“Innovation is needed now more than ever,” said Erin Powell, executive director of Lighthouse Labs. “The fall cohort by Health Innovation Consortium and Lighthouse Labs will provide traction for the most promising, high-potential startups to begin making an immediate impact in health-related industries.”

“Beyond the three-month immersive experience this fall, the post-program opportunities, and access to the Health Innovation Consortium network and connection to capital, makes this new offering the most transformative platform for those who have identified the biggest challenges in human health and healthcare and are ready to accelerate quickly to provide solutions,” said Powell.

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Richmond to delay moving into Phase One of state reopening plan until May 28 at the earliest

Mayor Stoney on Thursday announced that the city requested and has been granted a local delay of the state’s reopening plan. The city will move into Phase One no earlier than May 28th. The move comes as many restaurateurs were making preparations to open their patios at 50% capacity on Friday as most of the Commonwealth moves into Phase One.

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Mayor Stoney on Thursday announced that the city requested and has been granted a local delay of the state’s reopening plan. The city will move into Phase One no earlier than May 28th. The move comes as many restaurateurs were making preparations to open their patios at 50% capacity on Friday as most of the Commonwealth moves into Phase One.

“I want to thank Governor Northam for working with us,” said Mayor Stoney. “This step will make Richmond safer as we face this challenge together.”

The city has experienced an increase in both positive cases and percent positivity in the past two weeks. Percent positivity speaks to the intersection of the spread of the virus and the recently enhanced testing capacity; the metric represents the percentage of people tested who have been positively diagnosed. The images below illustrate those trends.

The state provided the Stoney Administration with the information on local percent positivity on Thursday morning, which then allowed the city to formally request a delay.

The mayor cited that data provided by the state as the key factor in applying for the delay.

“Right now, the data is showing an increase in percent positivity over the past two weeks. Therefore, I cannot justify risking the health and safety of the residents of the City of Richmond by moving forward with Phase One.”

The governor plans to move the majority of the state into Phase 1 of the reopening plan on Friday, May 15. A coalition of Northern Virginia localities have applied for and been granted a delay.

In his letter to Governor Northam and during Thursday’s announcement, Mayor Stoney emphasized the outsized effect the pandemic is having on Richmond’s most vulnerable, including communities of color and essential workers.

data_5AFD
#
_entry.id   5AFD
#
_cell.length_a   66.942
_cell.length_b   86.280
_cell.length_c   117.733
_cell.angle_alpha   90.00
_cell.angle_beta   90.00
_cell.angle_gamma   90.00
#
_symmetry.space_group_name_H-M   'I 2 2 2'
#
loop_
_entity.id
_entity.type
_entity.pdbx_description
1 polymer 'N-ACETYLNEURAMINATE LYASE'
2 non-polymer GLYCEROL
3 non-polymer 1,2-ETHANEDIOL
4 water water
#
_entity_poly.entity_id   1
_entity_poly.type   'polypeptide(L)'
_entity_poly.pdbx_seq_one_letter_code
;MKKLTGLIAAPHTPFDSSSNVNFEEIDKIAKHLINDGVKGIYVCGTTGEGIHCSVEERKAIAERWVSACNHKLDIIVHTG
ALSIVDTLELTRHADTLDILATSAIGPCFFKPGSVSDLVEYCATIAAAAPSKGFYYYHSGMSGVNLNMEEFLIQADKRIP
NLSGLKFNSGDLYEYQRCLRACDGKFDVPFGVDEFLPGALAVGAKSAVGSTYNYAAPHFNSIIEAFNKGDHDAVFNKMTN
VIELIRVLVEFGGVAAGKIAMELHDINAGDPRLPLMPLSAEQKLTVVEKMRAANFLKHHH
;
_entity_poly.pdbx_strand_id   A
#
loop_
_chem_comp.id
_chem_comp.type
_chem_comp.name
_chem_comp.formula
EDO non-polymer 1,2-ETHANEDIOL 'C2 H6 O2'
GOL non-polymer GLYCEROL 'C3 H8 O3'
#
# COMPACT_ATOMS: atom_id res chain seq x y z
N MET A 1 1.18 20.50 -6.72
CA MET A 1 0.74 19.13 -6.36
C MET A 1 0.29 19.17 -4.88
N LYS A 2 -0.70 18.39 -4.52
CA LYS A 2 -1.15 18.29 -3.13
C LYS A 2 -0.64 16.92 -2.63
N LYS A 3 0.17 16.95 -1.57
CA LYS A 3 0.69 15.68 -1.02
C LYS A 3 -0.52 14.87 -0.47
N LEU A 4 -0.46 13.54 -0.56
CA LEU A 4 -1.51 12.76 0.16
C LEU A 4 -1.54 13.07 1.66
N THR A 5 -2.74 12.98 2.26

“For me, it’s not just the total number of cases in the region or the city that I believe we must be vigilant in monitoring – it’s the impact this disease is having on our most vulnerable,” said Mayor Stoney. “It’s the essential personnel, the grocery workers, the uber drivers, the restaurant workers and my own employees here at city hall.”

In the press conference, Mayor Stoney cited the disparate impact the disease has on Black Richmonders as a reason he requested the delay, stating, “In Richmond, 16 out of the 18 resident deaths have been Black people. This is a factor we can’t ignore.”

On Wednesday, May 13, the Virginia Legislative Black Caucus published a letter in opposition to reopening on Friday due to the disproportionate toll it may take on the Black community. On Thursday, May 14, the Richmond branch of the NAACP issued a press release supporting Mayor Stoney’s decision to request a delay.

The mayor indicated he will continue to prioritize areas that are at the highest-risk of community spread and fatality, making a request that the state continue to support the city in its targeted, intentional testing events.

He also made an appeal to the business community, thanking them for saving lives with their patience and compliance.

“Please be patient with me and my administration as we work to ensure community safety. I’m so thankful to you for making tough, responsible decisions in the face of a global crisis.”

The city will provide specific guidance in the coming days to businesses affected by this delay in reopening, making sure all parties are informed of expectations.

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Another large employer, Elephant Insurance, extends work from home option through year’s end

While Elephant is planning to reopen its headquarters sometime after Labor Day to allow for a small number of essential employees, the majority of the workforce will have the option to continue to work from home.

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One of the area’s larger employers, Elephant Insurance has announced plans to allow employees the option of continuing to work remotely until the end of the year.

While Elephant is planning to reopen its headquarters sometime after Labor Day to allow for a small number of essential employees, the majority of the workforce will have the option to continue to work from home.

“Thanks to the planning across all departments, we were able to move over 650 employees to working from home eight weeks ago. The teams are working so well that we have decided to extend the option to the end of the year,” said Alberto Schiavon, CEO. “We feel this offers everyone the opportunity to be safer at home without affecting our service standards.”

During the coming months, the Elephant office will also go through modifications to allow for the eventual safe return of its workforce.